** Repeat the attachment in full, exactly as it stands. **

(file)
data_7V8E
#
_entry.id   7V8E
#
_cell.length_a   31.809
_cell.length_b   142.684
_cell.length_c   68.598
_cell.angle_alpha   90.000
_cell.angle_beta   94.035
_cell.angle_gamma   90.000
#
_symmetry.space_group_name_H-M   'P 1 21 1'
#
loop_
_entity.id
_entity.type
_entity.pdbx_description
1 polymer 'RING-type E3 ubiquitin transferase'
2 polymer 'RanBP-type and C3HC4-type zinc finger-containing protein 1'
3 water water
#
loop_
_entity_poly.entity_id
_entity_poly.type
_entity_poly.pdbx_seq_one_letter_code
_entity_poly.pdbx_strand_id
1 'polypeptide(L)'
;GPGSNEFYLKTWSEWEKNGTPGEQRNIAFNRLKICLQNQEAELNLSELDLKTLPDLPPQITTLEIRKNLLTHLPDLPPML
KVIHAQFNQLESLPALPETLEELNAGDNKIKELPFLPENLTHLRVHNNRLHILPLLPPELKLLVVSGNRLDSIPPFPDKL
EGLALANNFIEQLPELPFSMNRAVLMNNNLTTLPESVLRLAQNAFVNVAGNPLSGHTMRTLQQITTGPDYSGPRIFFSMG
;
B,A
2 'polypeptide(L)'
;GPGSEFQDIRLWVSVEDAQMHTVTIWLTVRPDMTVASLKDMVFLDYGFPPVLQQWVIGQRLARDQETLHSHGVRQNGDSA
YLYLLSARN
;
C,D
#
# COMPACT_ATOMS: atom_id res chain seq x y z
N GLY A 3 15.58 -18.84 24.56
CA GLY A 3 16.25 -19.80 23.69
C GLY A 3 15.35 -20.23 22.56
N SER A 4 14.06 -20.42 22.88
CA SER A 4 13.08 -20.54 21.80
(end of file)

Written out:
data_7V8E
#
_entry.id   7V8E
#
_cell.length_a   31.809
_cell.length_b   142.684
_cell.length_c   68.598
_cell.angle_alpha   90.000
_cell.angle_beta   94.035
_cell.angle_gamma   90.000
#
_symmetry.space_group_name_H-M   'P 1 21 1'
#
loop_
_entity.id
_entity.type
_entity.pdbx_description
1 polymer 'RING-type E3 ubiquitin transferase'
2 polymer 'RanBP-type and C3HC4-type zinc finger-containing protein 1'
3 water water
#
loop_
_entity_poly.entity_id
_entity_poly.type
_entity_poly.pdbx_seq_one_letter_code
_entity_poly.pdbx_strand_id
1 'polypeptide(L)'
;GPGSNEFYLKTWSEWEKNGTPGEQRNIAFNRLKICLQNQEAELNLSELDLKTLPDLPPQITTLEIRKNLLTHLPDLPPML
KVIHAQFNQLESLPALPETLEELNAGDNKIKELPFLPENLTHLRVHNNRLHILPLLPPELKLLVVSGNRLDSIPPFPDKL
EGLALANNFIEQLPELPFSMNRAVLMNNNLTTLPESVLRLAQNAFVNVAGNPLSGHTMRTLQQITTGPDYSGPRIFFSMG
;
B,A
2 'polypeptide(L)'
;GPGSEFQDIRLWVSVEDAQMHTVTIWLTVRPDMTVASLKDMVFLDYGFPPVLQQWVIGQRLARDQETLHSHGVRQNGDSA
YLYLLSARN
;
C,D
#
# COMPACT_ATOMS: atom_id res chain seq x y z
N GLY A 3 15.58 -18.84 24.56
CA GLY A 3 16.25 -19.80 23.69
C GLY A 3 15.35 -20.23 22.56
N SER A 4 14.06 -20.42 22.88
CA SER A 4 13.08 -20.54 21.80